The star was a dead star - a white dwarf - and the event is known as a Type 1a supernova.

Single white dwarfs just cool off slowly over time. But if the white dwarf star is able to acquire additional mass, either from a companion star or another white dwarf, its mass can exceed a threshold (called the  Chandrasekhar limit)  and a supernova explosion is initiated.

The theoretical mechanism is that the extra mass causes a nuclear fusion between carbon and oxygen atoms to give radioactive nickel, which decays via cobalt into iron. This decay chain generates gamma rays that give rise to the bright emission from the supernova.

Dr Eugene Churazov and colleagues studied these gamma rays between 50 and 100 days after the explosion. They detected the signature of the cobalt decay in the gamma ray profile and the amount of gamma emission matched the theoretical model for a white dwarf supernova.

However their results were not yet able to exclude the possibility that this event was caused by a merger of two white dwarfs, rather than by a white dwarf close to the Chandrasekhar limit acquiring additional mass from a companion star.

Comment: A remarkable investigation of a chance rare stellar event which was observed this year.

Thursday, 28 August 2014


Curiosity rover has been continuing its journey towards Mount Sharp. It encountered wheel slip in the terrain called Hidden Valley, en route to the Pahrump Hills. A decision was then taken to carry out more drilling until a new path was set. However, the initial test mini-drill into a flat slab of rock called Bonanza King was halted due to what is believed to be movement of the rock during drilling:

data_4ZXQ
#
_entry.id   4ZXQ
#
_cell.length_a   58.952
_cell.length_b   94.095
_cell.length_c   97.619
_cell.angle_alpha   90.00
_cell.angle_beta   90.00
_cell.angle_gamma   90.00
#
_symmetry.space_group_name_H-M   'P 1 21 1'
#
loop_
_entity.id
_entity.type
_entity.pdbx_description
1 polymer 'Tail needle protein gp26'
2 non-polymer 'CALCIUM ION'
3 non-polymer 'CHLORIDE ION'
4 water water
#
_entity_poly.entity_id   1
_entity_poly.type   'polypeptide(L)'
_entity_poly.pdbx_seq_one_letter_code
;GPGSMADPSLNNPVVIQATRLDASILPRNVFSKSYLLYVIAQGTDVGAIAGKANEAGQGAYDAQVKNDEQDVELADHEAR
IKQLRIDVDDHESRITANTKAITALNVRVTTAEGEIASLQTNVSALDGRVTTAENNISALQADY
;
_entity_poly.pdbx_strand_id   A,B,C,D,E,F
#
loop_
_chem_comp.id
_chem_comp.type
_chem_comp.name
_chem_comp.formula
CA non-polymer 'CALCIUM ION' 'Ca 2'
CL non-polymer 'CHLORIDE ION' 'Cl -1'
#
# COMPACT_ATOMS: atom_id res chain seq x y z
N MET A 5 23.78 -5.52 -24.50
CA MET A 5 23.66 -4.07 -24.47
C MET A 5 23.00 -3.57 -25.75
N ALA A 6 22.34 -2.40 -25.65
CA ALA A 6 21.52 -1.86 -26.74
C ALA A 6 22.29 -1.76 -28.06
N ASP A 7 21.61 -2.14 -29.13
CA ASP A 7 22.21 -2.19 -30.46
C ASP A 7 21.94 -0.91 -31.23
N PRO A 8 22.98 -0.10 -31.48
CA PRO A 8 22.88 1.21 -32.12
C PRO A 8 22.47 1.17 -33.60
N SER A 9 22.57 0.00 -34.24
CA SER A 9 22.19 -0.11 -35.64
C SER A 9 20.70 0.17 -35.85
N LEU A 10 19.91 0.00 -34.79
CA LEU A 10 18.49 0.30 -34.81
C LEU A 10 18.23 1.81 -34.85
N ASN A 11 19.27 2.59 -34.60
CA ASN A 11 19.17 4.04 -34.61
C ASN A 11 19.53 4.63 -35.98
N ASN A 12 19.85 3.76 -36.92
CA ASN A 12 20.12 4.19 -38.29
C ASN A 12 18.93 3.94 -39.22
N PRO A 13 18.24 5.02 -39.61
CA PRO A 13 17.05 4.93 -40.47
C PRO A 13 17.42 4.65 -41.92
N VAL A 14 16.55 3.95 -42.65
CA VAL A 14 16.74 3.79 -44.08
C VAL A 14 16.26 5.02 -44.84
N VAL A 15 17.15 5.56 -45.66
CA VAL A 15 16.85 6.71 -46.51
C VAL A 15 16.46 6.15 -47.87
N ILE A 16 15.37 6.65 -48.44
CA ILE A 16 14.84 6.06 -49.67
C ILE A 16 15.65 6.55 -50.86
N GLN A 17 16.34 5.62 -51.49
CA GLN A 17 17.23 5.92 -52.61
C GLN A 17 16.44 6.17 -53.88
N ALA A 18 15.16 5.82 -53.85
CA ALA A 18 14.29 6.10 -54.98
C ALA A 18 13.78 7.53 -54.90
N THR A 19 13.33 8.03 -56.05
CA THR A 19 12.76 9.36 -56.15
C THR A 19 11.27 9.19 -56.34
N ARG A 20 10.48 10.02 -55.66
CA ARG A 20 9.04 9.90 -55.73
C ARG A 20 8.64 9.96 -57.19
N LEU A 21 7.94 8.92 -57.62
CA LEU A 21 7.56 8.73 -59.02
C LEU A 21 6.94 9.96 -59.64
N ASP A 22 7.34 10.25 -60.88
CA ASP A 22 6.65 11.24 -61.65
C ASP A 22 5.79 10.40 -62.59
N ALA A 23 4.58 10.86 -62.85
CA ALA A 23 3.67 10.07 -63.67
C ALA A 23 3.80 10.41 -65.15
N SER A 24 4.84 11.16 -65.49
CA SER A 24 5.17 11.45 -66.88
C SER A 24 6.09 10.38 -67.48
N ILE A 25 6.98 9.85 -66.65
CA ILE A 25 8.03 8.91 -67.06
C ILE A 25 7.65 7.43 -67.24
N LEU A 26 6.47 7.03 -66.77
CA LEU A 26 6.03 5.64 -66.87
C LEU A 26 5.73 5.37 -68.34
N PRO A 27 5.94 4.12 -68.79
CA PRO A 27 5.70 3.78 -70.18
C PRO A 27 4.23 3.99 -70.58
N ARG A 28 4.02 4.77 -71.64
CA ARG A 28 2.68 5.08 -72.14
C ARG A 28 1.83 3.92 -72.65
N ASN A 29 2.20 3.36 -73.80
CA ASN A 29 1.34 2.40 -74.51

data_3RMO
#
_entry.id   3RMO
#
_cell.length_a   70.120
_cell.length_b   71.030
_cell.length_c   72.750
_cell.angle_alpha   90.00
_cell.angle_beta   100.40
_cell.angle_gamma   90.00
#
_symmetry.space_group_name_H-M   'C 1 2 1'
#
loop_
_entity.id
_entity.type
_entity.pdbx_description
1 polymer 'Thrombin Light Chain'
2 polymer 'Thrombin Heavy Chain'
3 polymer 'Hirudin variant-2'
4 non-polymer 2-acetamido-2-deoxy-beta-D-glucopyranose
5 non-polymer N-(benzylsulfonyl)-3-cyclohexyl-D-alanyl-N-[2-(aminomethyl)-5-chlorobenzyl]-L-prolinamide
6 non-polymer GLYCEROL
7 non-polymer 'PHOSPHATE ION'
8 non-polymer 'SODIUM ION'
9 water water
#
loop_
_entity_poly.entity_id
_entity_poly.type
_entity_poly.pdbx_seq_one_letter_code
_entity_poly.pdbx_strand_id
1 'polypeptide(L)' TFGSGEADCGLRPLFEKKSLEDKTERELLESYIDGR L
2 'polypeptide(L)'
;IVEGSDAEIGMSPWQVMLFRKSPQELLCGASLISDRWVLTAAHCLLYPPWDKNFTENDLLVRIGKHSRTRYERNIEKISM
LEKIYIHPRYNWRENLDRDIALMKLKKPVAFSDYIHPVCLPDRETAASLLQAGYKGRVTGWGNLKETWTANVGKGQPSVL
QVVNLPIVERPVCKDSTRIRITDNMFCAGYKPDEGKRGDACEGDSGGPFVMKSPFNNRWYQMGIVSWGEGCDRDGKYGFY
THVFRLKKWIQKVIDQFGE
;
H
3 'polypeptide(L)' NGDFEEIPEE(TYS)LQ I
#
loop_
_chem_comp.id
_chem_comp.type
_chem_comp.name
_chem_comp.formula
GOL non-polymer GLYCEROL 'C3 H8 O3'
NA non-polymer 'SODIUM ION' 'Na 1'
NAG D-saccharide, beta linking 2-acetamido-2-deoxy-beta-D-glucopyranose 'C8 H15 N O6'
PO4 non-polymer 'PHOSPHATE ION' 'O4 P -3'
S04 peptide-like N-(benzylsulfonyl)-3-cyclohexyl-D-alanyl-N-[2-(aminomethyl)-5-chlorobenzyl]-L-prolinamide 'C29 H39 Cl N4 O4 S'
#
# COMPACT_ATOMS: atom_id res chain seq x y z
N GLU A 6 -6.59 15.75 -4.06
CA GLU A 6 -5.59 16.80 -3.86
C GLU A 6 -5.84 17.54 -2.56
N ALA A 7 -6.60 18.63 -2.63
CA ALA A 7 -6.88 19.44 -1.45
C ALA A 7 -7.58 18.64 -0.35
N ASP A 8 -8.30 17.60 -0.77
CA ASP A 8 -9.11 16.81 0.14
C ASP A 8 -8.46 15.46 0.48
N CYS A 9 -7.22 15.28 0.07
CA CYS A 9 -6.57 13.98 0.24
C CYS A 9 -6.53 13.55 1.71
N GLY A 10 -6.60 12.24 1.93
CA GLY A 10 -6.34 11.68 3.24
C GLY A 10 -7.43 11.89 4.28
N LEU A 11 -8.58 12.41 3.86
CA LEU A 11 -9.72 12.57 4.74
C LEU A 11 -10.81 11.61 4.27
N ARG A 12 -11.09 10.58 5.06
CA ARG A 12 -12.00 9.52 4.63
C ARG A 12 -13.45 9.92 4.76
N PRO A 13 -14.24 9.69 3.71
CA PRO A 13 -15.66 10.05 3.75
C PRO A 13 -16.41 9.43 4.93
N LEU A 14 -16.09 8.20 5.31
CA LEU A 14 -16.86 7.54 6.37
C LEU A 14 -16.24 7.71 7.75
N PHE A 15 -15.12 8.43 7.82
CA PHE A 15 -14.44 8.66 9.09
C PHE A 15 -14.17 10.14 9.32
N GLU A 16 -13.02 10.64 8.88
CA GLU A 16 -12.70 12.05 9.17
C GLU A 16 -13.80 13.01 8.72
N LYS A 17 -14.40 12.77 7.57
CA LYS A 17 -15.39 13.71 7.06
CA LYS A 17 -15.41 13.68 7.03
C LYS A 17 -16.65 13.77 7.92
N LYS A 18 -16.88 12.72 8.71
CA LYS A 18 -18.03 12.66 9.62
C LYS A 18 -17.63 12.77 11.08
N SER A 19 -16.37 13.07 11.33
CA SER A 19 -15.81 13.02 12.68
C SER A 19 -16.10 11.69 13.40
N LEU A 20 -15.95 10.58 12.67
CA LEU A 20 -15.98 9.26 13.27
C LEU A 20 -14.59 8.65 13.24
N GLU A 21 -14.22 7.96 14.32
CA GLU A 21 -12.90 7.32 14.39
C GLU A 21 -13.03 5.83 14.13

To examine what has happened, Curiosity is collecting a large sequence of photographs for assessment. If the outcome is positive, Curiosity will resume drilling a full 6 cm deep hole in Bonanza King.

Deputy Project Scientist Dr Joy Crisp explained: 'The main purpose of drilling this rock is to find out the mineralogy of the rock unit exposed in Hidden Valley. It looks different from the rocks we've drilled so far, so we are hoping that the mineralogy will also be different, potentially telling us new information about past environmental conditions on Mars.'

Comment: It's fascinating how the Curiosity project team are able to turn unexpected developments into positive new studies on Mars. This is  truly wonderful scientific mission of exploration on the Red Planet.

Tuesday, 26 August 2014


ESA project managers have now selected a longlist of  five potential landing sites on Comet 67P:

If the comet is considered to look like a rubber duck, three of the sites are on the head, two are on the body. The neck region has been ruled out

The decision was made principally on operational grounds, where engineers believe the Philae landing probe can touch down on the comet surface with least risk. Other considerations included the need for a location that experiences a day/night cycle, and a place free from boulders and fissures.

Philae is described as 'washing machine-sized'. Comet 67P has a maximum dimension of about 4.5 km.

Landing on a comet has never been attempted before.

A final decision on the landing site is expected by mid-October. The landing attempt is scheduled for 11 November 2014. Due to the distance from Earth, real-time radio control will be impossible. The landing commands will be uploaded several days in advance.